Welcome to my shiny new blog! I hope that you keep reading and maybe try out a few of the recipes and projects that will be appearing here. Check back often- 2011 should be a pretty action packed year. Anyway, enough with the introductions, time to make some marmalade!
So, Reader, since we’re just getting to know each other, a few basics first- If you want your jam to be really, really amazing the key is to get your hands on the highest quality, freshest fruit at the peak of the season. Avoid grocery stores like the plague. Fruit should come from your own garden, your neighbor’s tree, a farmer that you know, or a local farmers market. While buying local and organic is certainly very trendy right now, the reason to seek out this produce is really flavor. Ethically, it is important to support small farms, cut down on your carbon footprint, etc., but the fact of the matter is that this fruit is just going to taste infinitely better. If you were to do a blind taste test, the local, in season produce will win every time. You’ll really know it’s time to make marmalade when you’re at the farmers market and you can actually smell the oranges and grapefruit before you can see them.
Even though I live in California, it’s the dead of winter right now- pouring rain, freezing cold, dark at 4:30 pm. I am dying to get on a plane and go somewhere exotic, where I will need a passport, sunblock, and a little book to translate common phrases like “this is the most beautiful beach I’ve ever seen” and “why yes, freshly caught lobster sounds lovely,” or “a cocktail would be wonderful, thank you.” This marmalade is a little jar of happy intentions and new year’s resolutions to travel a little bit more and work in the garden a little bit less. Oh, and it’s totally delicious, floral, citrusy and exotic.
How to Prepare Fruit For Marmalade
Of course you must start with sharp knives:
This can get kind of tedious here. You might want to drink a beer or something to make it more fun. Take your time and do a good job though, and you’ll be happy about it later when your friends are praising your excellent marmalade-making skills.
Repeat with all the fruit. (Dream of tropical vacations!)
Cut off the ends and the white part of the fruit. Use your knife to separate the fruit from the membrane.
Chop the wedges into small pieces. Put them into your pot.
Pomelo Marmalade with Cardamom and Rosewater
- 1 large pomelo
- 2 oranges
- 2 meyer lemons
- 1 tsp. rosewater
- 2 c. water
- 1 c. fresh squeezed orange juice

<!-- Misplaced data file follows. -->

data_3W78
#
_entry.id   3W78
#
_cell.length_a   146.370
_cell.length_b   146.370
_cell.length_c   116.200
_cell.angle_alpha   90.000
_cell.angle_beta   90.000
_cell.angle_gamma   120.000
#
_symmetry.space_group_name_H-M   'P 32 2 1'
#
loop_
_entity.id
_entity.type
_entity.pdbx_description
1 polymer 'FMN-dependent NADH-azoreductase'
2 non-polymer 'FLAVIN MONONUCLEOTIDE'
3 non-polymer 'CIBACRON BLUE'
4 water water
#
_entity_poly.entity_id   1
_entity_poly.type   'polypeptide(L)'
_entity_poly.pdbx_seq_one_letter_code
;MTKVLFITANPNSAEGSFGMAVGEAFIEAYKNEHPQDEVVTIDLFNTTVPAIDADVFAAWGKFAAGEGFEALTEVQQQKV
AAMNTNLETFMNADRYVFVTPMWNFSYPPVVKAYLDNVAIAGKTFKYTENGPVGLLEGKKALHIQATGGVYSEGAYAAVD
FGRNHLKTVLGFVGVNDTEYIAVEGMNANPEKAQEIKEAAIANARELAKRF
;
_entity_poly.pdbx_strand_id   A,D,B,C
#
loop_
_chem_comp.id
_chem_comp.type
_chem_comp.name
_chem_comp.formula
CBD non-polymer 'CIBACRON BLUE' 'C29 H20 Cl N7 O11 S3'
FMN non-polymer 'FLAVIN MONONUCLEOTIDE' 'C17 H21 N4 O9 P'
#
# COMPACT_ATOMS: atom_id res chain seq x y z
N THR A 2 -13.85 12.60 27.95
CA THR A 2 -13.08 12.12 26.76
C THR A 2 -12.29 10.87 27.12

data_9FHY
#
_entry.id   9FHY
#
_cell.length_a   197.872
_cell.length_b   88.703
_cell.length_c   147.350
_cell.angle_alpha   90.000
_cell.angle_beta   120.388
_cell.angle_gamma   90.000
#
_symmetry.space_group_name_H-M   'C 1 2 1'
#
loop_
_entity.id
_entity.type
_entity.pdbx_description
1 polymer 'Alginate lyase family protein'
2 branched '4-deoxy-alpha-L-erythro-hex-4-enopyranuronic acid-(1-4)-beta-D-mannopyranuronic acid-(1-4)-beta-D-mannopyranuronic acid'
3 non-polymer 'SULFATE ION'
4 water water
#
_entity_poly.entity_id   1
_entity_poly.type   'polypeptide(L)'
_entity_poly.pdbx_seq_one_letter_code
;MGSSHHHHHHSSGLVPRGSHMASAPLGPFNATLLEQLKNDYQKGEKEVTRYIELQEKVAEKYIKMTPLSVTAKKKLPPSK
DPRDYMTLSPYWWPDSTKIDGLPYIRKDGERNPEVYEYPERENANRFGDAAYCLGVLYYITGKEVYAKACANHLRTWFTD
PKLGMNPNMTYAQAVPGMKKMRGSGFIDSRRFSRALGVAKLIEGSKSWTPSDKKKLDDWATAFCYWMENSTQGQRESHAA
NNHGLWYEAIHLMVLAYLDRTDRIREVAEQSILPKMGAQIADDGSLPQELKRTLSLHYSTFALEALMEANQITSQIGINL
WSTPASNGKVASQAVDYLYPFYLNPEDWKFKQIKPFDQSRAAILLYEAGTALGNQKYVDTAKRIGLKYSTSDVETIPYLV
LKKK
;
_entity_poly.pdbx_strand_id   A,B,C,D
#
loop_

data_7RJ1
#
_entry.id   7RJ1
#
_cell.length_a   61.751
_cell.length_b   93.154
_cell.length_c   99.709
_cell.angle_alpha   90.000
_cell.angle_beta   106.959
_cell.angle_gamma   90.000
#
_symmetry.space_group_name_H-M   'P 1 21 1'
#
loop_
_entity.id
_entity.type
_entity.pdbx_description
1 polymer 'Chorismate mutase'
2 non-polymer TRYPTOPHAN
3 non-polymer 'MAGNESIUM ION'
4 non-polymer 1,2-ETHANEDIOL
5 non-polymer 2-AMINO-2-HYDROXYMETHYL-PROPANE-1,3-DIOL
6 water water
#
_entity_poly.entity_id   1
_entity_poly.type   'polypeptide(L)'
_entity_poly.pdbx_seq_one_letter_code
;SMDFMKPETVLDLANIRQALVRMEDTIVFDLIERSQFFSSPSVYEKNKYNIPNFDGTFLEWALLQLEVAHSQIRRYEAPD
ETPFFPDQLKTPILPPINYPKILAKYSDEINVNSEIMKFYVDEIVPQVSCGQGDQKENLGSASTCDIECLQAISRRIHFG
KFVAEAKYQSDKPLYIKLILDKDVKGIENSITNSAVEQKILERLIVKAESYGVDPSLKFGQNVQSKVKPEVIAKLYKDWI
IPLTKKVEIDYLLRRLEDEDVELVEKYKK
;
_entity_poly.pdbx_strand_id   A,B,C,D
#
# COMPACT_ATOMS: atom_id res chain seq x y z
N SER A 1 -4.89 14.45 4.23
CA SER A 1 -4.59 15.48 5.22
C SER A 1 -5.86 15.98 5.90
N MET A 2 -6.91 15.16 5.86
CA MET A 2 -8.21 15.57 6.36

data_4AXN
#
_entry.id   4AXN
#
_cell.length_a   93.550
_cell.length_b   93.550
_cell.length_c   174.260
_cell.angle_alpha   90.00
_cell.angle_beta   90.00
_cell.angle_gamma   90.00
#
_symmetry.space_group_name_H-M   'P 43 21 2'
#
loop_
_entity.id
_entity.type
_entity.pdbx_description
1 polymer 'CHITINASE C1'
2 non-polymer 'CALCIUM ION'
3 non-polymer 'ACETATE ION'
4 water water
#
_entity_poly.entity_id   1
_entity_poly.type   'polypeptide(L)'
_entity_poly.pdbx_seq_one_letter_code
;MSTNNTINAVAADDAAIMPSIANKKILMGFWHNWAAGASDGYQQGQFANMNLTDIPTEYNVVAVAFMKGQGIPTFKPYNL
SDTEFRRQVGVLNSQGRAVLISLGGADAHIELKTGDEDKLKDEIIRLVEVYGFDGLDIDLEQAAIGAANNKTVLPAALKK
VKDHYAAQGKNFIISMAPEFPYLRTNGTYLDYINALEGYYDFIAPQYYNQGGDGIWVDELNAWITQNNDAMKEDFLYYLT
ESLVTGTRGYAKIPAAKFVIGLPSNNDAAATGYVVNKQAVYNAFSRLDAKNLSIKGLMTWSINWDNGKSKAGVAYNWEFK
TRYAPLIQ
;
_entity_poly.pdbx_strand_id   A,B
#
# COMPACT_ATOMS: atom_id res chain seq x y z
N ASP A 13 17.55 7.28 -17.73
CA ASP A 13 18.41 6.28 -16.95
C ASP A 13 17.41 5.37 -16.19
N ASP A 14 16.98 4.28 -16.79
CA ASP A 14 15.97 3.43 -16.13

- 1/8 tsp. saffron (use either Spanish or Mexican depending on your budget)
- 6 green cardamom pods
- 5 c. sugar
- 3 tsp. Pomona’s calcium water
- 4 1/2 tsp. Pomona’s pectin powder
- Fill your canner with water and bring it to a boil. Wash jars and lids. Put jars on a cookie sheet in the oven at 150 degrees until you are ready to fill them.* Put the lids in a bowl and cover with boiling water from the canner.
- Wash fruit thoroughly.
- Make calcium water (see instructions inside Pomona’s box). Measure 4 1/2 c. of sugar and set aside in a large bowl. In a small bowl, combine the other 1/2 c. sugar with the pectin powder and whisk well, making sure to avoid any clumps of pectin powder. Set aside.
- Using a small sharp knife or veggie peeler, remove outermost layer of the rind from the fruit, avoiding the white as much as possible.
- Working in batches, make small stacks of the colored rind and julienne into thin strips.
- To prepare the fruit for cooking, cut off the white rind, exposing the fruit inside. Using a sharp paring knife, cut in between the membranes and each section of fruit, and lift out each wedge. Chop the prepared wedges, and set aside. (See illustrations below, in “How to prepare fruit for marmalade”
- Squeeze 1 c. fresh orange juice.
- In a large, nonreactive pot, combine the prepared fruit and rinds, 2 c. water, 1c. orange juice, 6 green cardamom pods, 2 tbs. rosewater, and 3 tsp. calcium water. Cover, and cook on low heat, stirring occasionally, until rinds are soft (about 30 minutes).
- Turn heat to medium high and stir in 4 1/2 c. sugar. Bring to a boil, and then stir in the pectin-sugar mixture. Bring to a full, rolling boil and cook for 1-2 minutes. (Marmalade will reach sheet stage)
- Ladle into hot jars leaving 1/8 inch headspace. Wipe rims clean and screw on lids. Process for 5 minutes.
yield: about 8 half pint jars.
*It is not really necessary to sterilize your jars in the oven, since they will be processed later. I’ve had jars crack in the canner when they weren’t hot though, so now I always do it. Hot jam, hot jars, hot water seems like the way to go.
- Heat 1/2 c. marmalade with a few teaspoons of butter and a little chicken broth to make a sauce for sauteed chicken breasts, top with slivered almonds.
- Mix with couscous (add the marmalade to the cooking broth). Garnish with chopped cilantro and toasted pine nuts.
- Marinade for grilled lamb skewers (whisk together equal parts marmalade and olive oil, add a dash of mustard or vinegar for more acid). Serve with olives and pita bread.